Outside of writing for magazines and playing in bands I am also a budding poet. I find poems one of the best ways for me to organise my thoughts about the world, and I sense that my attraction to writing poetry may stem from the same impulse that leads Clarke to make art. For me, poetry is one of the only artforms to have evaded being roped into the service of late capitalism. Beyond the doggerel one finds in Valentines Day cards, poetry has largely been left to its own devices, evading homogenisation and commercialisation. I think this is because poetry often evades quick cognition, requiring time and deep thought to be understood, and generally leaves space for the reader’s own opinions by not giving itself away in the same manner as prose. Emerging from a discourse with a poem, one finds oneself enriched in the manner earlier identified by Shklovsky, able to face life with fresh understanding and new perspective.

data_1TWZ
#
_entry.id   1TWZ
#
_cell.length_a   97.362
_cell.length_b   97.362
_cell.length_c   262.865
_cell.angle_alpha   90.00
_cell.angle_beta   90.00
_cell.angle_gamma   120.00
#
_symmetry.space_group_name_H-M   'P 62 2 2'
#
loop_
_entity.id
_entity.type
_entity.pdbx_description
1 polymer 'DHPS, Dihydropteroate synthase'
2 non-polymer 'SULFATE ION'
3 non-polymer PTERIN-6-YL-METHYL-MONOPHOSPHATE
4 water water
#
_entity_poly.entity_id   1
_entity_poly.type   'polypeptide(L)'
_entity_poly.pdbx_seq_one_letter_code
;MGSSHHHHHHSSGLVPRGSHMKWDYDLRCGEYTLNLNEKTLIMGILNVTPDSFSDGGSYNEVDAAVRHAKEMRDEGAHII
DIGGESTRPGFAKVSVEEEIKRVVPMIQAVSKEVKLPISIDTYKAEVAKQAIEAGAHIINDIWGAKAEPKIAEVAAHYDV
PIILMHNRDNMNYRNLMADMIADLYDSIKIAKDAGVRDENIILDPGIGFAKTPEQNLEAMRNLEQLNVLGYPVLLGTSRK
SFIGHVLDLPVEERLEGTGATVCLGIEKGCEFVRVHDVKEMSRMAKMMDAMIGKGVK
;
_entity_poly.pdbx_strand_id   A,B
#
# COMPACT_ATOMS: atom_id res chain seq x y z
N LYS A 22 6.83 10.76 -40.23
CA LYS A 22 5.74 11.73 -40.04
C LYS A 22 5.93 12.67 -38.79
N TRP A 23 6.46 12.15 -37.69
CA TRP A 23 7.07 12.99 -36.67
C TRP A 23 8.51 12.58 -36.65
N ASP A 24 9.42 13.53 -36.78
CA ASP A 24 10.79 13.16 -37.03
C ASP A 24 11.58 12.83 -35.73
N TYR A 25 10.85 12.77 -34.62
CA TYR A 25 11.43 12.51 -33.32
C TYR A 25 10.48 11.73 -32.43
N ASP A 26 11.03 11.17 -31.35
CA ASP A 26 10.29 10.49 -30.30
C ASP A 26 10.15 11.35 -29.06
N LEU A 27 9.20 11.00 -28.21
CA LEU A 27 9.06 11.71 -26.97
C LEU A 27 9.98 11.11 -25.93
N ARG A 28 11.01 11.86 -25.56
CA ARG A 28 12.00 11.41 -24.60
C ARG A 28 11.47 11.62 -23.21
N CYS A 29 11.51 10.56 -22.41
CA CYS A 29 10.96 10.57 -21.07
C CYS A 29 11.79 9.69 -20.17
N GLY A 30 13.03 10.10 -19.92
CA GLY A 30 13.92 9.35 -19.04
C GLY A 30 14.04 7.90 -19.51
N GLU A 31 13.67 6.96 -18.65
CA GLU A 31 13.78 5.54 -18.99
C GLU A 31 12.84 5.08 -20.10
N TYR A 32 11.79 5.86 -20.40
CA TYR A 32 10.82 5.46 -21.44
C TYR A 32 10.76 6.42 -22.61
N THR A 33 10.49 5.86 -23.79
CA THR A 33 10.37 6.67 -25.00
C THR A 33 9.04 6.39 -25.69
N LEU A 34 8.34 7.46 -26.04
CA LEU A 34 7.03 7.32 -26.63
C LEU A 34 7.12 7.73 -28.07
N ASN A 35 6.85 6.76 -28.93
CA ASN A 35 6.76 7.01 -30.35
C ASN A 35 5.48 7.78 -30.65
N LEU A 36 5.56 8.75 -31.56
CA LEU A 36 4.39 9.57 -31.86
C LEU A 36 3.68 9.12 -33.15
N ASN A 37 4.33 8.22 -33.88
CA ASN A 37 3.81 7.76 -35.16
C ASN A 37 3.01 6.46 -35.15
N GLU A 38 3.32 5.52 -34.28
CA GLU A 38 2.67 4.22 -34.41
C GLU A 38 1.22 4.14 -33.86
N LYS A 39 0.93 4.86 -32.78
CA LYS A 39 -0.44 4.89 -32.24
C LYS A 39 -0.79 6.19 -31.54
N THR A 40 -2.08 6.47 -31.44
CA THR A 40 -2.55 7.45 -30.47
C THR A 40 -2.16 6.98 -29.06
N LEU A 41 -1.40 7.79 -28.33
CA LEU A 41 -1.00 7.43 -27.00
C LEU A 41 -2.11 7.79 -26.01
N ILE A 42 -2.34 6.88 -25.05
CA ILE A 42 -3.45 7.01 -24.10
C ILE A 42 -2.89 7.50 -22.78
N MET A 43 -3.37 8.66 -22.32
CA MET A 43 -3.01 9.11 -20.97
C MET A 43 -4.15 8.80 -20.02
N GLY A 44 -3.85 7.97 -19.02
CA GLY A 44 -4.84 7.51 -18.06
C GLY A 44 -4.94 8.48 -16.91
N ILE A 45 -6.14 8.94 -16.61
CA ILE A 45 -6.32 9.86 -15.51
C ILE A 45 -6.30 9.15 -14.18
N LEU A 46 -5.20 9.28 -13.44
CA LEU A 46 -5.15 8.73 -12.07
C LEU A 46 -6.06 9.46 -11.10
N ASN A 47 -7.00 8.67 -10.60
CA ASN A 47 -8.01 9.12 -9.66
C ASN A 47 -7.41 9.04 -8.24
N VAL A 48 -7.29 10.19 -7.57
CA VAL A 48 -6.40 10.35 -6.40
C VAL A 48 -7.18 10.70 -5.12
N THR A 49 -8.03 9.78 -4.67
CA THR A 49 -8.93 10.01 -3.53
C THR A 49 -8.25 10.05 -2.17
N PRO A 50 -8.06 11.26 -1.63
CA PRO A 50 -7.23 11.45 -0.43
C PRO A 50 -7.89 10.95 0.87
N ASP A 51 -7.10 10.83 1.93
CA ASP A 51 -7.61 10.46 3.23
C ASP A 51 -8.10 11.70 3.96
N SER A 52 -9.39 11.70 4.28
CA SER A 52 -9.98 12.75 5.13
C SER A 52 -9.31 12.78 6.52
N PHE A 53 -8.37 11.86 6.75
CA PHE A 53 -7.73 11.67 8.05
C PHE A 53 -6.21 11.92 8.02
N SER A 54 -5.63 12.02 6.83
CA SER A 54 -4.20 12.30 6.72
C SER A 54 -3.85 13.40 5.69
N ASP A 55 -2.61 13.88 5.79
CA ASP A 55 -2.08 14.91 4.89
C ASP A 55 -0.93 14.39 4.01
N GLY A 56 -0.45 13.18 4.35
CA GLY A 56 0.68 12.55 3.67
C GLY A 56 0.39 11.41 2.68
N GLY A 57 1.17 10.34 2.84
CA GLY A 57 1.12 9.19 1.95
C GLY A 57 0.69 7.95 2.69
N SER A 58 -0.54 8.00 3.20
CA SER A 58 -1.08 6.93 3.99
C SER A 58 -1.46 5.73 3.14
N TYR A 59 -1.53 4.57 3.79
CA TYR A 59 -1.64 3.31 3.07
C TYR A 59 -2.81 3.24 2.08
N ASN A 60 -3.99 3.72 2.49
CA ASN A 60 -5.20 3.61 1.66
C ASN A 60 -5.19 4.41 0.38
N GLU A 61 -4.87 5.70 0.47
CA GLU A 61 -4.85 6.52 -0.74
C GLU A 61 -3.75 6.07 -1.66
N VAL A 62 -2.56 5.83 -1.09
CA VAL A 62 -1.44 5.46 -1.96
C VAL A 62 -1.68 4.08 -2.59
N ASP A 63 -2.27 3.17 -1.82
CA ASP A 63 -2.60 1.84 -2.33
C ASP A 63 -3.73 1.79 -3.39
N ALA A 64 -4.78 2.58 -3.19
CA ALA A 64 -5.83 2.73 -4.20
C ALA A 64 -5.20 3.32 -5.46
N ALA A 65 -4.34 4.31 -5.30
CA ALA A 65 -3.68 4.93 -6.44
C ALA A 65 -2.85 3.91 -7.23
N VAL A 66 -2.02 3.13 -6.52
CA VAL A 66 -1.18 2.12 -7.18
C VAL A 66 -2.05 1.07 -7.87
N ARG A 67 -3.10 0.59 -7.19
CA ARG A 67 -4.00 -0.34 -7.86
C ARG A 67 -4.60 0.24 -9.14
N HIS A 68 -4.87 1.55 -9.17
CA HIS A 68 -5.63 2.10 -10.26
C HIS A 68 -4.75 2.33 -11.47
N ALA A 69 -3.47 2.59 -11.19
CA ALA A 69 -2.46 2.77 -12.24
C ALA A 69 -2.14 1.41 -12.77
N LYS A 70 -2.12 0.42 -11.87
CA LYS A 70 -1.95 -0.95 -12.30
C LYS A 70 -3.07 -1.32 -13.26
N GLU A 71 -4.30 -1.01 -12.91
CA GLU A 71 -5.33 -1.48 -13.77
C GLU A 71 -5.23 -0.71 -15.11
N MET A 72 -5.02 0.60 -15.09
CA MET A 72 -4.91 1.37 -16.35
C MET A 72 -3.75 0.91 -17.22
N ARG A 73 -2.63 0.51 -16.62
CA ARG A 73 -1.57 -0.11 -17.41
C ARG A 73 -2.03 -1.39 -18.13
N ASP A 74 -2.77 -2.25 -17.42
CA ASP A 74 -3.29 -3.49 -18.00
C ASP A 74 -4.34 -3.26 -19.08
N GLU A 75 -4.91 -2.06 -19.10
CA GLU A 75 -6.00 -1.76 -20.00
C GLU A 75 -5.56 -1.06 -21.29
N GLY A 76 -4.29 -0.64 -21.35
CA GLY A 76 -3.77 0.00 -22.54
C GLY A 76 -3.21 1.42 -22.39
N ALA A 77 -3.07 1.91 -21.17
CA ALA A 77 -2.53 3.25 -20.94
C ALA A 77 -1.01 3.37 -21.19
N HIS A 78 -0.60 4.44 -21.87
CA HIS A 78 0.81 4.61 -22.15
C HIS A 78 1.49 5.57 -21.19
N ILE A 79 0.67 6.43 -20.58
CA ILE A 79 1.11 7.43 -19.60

While more money can be made from art than poetry (the spectre of the million-dollar-sale hangs over God Dead Confused in the form of Paulina making her way through the Tate website), their rules of engagement are similar. Though works are often ‘short’ (a painting can be seen in a second; a page-long poem takes only a minute to read) one tends to spend far longer with them to allow the alchemy of a response to take shape. When it comes to performance art this temporal aspect is heightened further – if you’re not there to witness a piece, you won’t be able to respond at all.

A series of small ceramic works resting on a ledge. They are shades of blue and grey.